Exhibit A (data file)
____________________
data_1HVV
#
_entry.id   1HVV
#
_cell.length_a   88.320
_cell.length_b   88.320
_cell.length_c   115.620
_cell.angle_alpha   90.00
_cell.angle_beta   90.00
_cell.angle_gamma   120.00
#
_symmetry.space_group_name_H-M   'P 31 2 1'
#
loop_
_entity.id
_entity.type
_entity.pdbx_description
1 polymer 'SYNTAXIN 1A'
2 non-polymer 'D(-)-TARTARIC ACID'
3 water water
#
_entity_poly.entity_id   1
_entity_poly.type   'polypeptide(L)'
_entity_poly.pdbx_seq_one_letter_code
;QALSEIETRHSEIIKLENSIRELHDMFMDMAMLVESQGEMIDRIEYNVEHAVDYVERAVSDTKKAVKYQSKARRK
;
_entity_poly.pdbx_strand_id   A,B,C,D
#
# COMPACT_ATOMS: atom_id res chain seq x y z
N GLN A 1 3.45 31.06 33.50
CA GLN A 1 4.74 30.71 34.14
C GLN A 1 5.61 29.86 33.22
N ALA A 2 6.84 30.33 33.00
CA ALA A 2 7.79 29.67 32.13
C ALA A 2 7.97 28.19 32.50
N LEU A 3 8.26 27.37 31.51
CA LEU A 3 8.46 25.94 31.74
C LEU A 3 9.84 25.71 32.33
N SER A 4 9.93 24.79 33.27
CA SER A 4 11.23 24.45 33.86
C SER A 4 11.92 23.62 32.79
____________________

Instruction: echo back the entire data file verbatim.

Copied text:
data_1HVV
#
_entry.id   1HVV
#
_cell.length_a   88.320
_cell.length_b   88.320
_cell.length_c   115.620
_cell.angle_alpha   90.00
_cell.angle_beta   90.00
_cell.angle_gamma   120.00
#
_symmetry.space_group_name_H-M   'P 31 2 1'
#
loop_
_entity.id
_entity.type
_entity.pdbx_description
1 polymer 'SYNTAXIN 1A'
2 non-polymer 'D(-)-TARTARIC ACID'
3 water water
#
_entity_poly.entity_id   1
_entity_poly.type   'polypeptide(L)'
_entity_poly.pdbx_seq_one_letter_code
;QALSEIETRHSEIIKLENSIRELHDMFMDMAMLVESQGEMIDRIEYNVEHAVDYVERAVSDTKKAVKYQSKARRK
;
_entity_poly.pdbx_strand_id   A,B,C,D
#
# COMPACT_ATOMS: atom_id res chain seq x y z
N GLN A 1 3.45 31.06 33.50
CA GLN A 1 4.74 30.71 34.14
C GLN A 1 5.61 29.86 33.22
N ALA A 2 6.84 30.33 33.00
CA ALA A 2 7.79 29.67 32.13
C ALA A 2 7.97 28.19 32.50
N LEU A 3 8.26 27.37 31.51
CA LEU A 3 8.46 25.94 31.74
C LEU A 3 9.84 25.71 32.33
N SER A 4 9.93 24.79 33.27
CA SER A 4 11.23 24.45 33.86
C SER A 4 11.92 23.62 32.79